Six new kosher wines to amaze and delight your palate

Six new kosher wines delight your palate

By Linda Kissam
Photos by Allan Kissam unless indicated

Great tasting kosher wine is not an oxymoron. Long associated with the sweet Passover staple Manischewitz, everyone needs to know there’s some new styles on the kosher wine scene – and wine aficionados are going to love them.

Premium kosher wines can come from Israel as easily as they can from California New Zealand or Italy. Bottom line, it’s perfectly normal to find a kosher wine from a well-known region that tastes just as good as all the other non-kosher wines made around it.

For a wine to be kosher in the viticulture sense, the vines the grapes grow on must be at least four years old and left unharvested every seventh year. The winemaking process must adhere to kosher regulations, and the tools may not be used for purposes outside of winemaking. In addition, these tools may only be used by practicing male Jews.

Photo by T Montgomery

Trying kosher wines with friends is a good way to taste what’s new from this underrepresented segment of the wine world. Today, I am going to suggest six wines for you to try with friends. I did exactly the same thing a few weeks ago with eight friends.  Five were wine writers, two were photographers and one was what we call, “the consumer,” who is there to tell the group what the “real life” folks think.

With legitimately good kosher wines are on the market, now is the time to impress friends with them. Here’s my tips for a kosher wine tasting:

Wines and Assignments

As host, I provide the wines.  I assign each guest or couple a wine to provide an appetizer for.

Wines & Appetizers

Photo by T Montgomery

Choose six different wines. It’s fine to mix whites and reds.  Serve the whites first. The key here is to serve your group of whites and reds from light to heavy or dry to sweet so you don’t ruin the palate by beginning with heavier or sweeter wines. Serve a glass of sparking while you wait for everyone to arrive for the tasting.

Here are the six kosher wines we tried at one of our Wine Review Council member’s home in San Diego, CA. Each wine was paired with a non-kosher appetizer.

These wines may not be as accessible as your Mondavi’s and Duckhorn’s so you’ll need to search for them in your larger or specialized wine store or online.

  1. 2014 Flam Unoaked Blanc. A combination of Chardonnay & Sauvignon Blanc (SB). Pair with Spinach, Potatoes and Leek Fritta. $31. Light, crispy, zesty SB with a dose of Chardonnay to add a little ripeness and body. Grapefruit, honeysuckle and grass. Overall, a good spring and summer drink from one of Israel’s best. This was the group’s white wine favorite.
  2. 2014 Matar by Pelter. A Sauvignon Blanc & Sémillon blend. $33 Pair with a lemon tart or lemon poppy seed muffin. Enjoy a nose of classic SB notes of rich peach and grapefruit, followed by lovely tart and crisp fruit. The mouth on this medium bodied wine is rich with ripe and tart lemon curd, citrus pith, yellow apple, fresh cut grass, with a hint of straw in the background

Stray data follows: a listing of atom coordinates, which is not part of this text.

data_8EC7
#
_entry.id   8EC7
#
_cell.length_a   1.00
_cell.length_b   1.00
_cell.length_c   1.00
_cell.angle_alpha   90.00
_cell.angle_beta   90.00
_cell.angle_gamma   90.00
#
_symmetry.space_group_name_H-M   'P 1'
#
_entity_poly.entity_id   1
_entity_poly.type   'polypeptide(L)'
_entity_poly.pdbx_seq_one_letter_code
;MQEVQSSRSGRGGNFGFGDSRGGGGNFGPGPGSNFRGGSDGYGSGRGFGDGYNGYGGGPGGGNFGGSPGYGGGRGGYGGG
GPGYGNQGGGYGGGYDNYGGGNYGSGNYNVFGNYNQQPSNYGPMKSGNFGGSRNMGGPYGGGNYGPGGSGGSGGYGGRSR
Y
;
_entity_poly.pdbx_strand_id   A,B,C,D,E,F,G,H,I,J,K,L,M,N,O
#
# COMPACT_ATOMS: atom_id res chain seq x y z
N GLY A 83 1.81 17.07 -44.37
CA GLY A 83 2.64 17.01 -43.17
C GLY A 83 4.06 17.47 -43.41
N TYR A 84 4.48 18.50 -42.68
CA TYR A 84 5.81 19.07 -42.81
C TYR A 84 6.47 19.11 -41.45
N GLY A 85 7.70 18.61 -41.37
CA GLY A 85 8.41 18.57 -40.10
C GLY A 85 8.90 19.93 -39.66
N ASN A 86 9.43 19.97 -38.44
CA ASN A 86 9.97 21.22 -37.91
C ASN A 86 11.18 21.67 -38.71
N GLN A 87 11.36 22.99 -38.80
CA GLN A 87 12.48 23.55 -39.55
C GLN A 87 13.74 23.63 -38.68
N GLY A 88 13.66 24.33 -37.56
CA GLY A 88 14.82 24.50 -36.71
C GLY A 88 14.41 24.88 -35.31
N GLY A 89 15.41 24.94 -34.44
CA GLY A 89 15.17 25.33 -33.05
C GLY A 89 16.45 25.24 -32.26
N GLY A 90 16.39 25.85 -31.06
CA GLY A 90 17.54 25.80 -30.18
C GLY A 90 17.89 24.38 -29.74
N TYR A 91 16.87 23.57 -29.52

3. 2014 Teperberg Essence Chardonnay. $36. Pair with Gluten-free apple, grape and Fennel pizza. Complex and juicy characterized by a deep clear golden hue. Grapefruit citrus nose. Soft buttery and nutty aromas. Acidity and ripe fruitiness on the palate.
  4. 2010 Carmel Winery Merlot Sha’al Vineyard. $33. Roast beef roll appetizer. Made from unspoiled grapes grown in beautiful Galilee vineyards. You’ll like the sophisticated balance between fruit aromas and minerals, this wine has a mature tannic structure giving it fantastic longevity and status. This Galilee winery’s Merlot is both nuanced and robust, giving guests plenty to taste and discuss. This was the group’s overall wine choice for the evening.
  5. 2012 Netofa Tinto Basse Galilee (Tempranillo & Tiouriga). $24. Paella or smoked cheeses make a good pairing. Dark ruby in color with a light purple hue, on the nose red and black fruit with a hint of peach as well as pipe tobacco and spices. Medium to full-bodied with on the palate blackberries, tart cherries, coffee and Asian spices with intense tannins lingering on the long and juicy finish.
  6. 2012 Tabor Adama Shiraz. $18. Premium chocolate pieces. The wine maintains a deep purple color characteristic of Shiraz and combines raspberry and violet flavors. The barrels give the wine hints of cedar and oak, for a balanced and smooth full body

Prep Your Wine

Be sure to prep your wines appropriately before your guests arrive. White and sparkling wines should be chilled and kept on ice, or taken out of the refrigerator immediately beforehand. It’s fine to serve some lighter red wines slightly chilled – especially in the summer. Pop them in the fridge for about 15 minutes before your guests arrive and they’ll be perfect for serving.

L’Chaim!